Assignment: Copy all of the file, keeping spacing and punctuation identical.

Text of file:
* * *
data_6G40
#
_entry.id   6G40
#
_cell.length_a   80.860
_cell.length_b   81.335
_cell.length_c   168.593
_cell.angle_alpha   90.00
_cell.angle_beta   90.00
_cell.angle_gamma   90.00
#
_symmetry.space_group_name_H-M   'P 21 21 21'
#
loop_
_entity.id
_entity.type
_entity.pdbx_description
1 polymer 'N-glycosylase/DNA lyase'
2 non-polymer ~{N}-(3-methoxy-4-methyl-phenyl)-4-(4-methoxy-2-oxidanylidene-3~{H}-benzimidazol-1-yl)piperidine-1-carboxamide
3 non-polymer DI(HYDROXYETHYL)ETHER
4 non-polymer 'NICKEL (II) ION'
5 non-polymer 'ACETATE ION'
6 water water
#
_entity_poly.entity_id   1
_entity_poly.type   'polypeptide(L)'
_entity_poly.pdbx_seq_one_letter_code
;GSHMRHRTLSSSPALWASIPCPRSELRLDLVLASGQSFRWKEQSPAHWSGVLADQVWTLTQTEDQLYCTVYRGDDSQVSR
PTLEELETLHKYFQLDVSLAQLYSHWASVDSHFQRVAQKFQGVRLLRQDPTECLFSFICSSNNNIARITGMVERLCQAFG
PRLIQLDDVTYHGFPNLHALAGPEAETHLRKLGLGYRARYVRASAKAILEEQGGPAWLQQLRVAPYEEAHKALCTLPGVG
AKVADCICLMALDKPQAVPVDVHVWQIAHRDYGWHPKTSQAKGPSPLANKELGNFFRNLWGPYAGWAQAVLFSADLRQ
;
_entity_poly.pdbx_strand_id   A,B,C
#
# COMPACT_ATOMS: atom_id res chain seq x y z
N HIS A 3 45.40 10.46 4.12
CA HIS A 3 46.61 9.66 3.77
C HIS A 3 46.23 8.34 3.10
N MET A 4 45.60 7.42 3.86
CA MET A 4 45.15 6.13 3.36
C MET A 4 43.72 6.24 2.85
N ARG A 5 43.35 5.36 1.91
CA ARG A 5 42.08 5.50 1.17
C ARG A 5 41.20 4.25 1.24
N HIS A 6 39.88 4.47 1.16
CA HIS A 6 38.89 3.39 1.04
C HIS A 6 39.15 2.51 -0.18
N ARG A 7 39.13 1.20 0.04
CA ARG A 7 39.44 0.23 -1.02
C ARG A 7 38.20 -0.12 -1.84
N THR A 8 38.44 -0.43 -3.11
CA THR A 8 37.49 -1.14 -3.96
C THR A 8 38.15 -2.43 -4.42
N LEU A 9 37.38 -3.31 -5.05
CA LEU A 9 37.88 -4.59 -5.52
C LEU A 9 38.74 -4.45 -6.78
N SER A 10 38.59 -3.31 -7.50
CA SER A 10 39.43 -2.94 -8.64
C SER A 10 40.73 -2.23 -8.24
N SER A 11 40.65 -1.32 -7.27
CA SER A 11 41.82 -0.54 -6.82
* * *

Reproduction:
data_6G40
#
_entry.id   6G40
#
_cell.length_a   80.860
_cell.length_b   81.335
_cell.length_c   168.593
_cell.angle_alpha   90.00
_cell.angle_beta   90.00
_cell.angle_gamma   90.00
#
_symmetry.space_group_name_H-M   'P 21 21 21'
#
loop_
_entity.id
_entity.type
_entity.pdbx_description
1 polymer 'N-glycosylase/DNA lyase'
2 non-polymer ~{N}-(3-methoxy-4-methyl-phenyl)-4-(4-methoxy-2-oxidanylidene-3~{H}-benzimidazol-1-yl)piperidine-1-carboxamide
3 non-polymer DI(HYDROXYETHYL)ETHER
4 non-polymer 'NICKEL (II) ION'
5 non-polymer 'ACETATE ION'
6 water water
#
_entity_poly.entity_id   1
_entity_poly.type   'polypeptide(L)'
_entity_poly.pdbx_seq_one_letter_code
;GSHMRHRTLSSSPALWASIPCPRSELRLDLVLASGQSFRWKEQSPAHWSGVLADQVWTLTQTEDQLYCTVYRGDDSQVSR
PTLEELETLHKYFQLDVSLAQLYSHWASVDSHFQRVAQKFQGVRLLRQDPTECLFSFICSSNNNIARITGMVERLCQAFG
PRLIQLDDVTYHGFPNLHALAGPEAETHLRKLGLGYRARYVRASAKAILEEQGGPAWLQQLRVAPYEEAHKALCTLPGVG
AKVADCICLMALDKPQAVPVDVHVWQIAHRDYGWHPKTSQAKGPSPLANKELGNFFRNLWGPYAGWAQAVLFSADLRQ
;
_entity_poly.pdbx_strand_id   A,B,C
#
# COMPACT_ATOMS: atom_id res chain seq x y z
N HIS A 3 45.40 10.46 4.12
CA HIS A 3 46.61 9.66 3.77
C HIS A 3 46.23 8.34 3.10
N MET A 4 45.60 7.42 3.86
CA MET A 4 45.15 6.13 3.36
C MET A 4 43.72 6.24 2.85
N ARG A 5 43.35 5.36 1.91
CA ARG A 5 42.08 5.50 1.17
C ARG A 5 41.20 4.25 1.24
N HIS A 6 39.88 4.47 1.16
CA HIS A 6 38.89 3.39 1.04
C HIS A 6 39.15 2.51 -0.18
N ARG A 7 39.13 1.20 0.04
CA ARG A 7 39.44 0.23 -1.02
C ARG A 7 38.20 -0.12 -1.84
N THR A 8 38.44 -0.43 -3.11
CA THR A 8 37.49 -1.14 -3.96
C THR A 8 38.15 -2.43 -4.42
N LEU A 9 37.38 -3.31 -5.05
CA LEU A 9 37.88 -4.59 -5.52
C LEU A 9 38.74 -4.45 -6.78
N SER A 10 38.59 -3.31 -7.50
CA SER A 10 39.43 -2.94 -8.64
C SER A 10 40.73 -2.23 -8.24
N SER A 11 40.65 -1.32 -7.27
CA SER A 11 41.82 -0.54 -6.82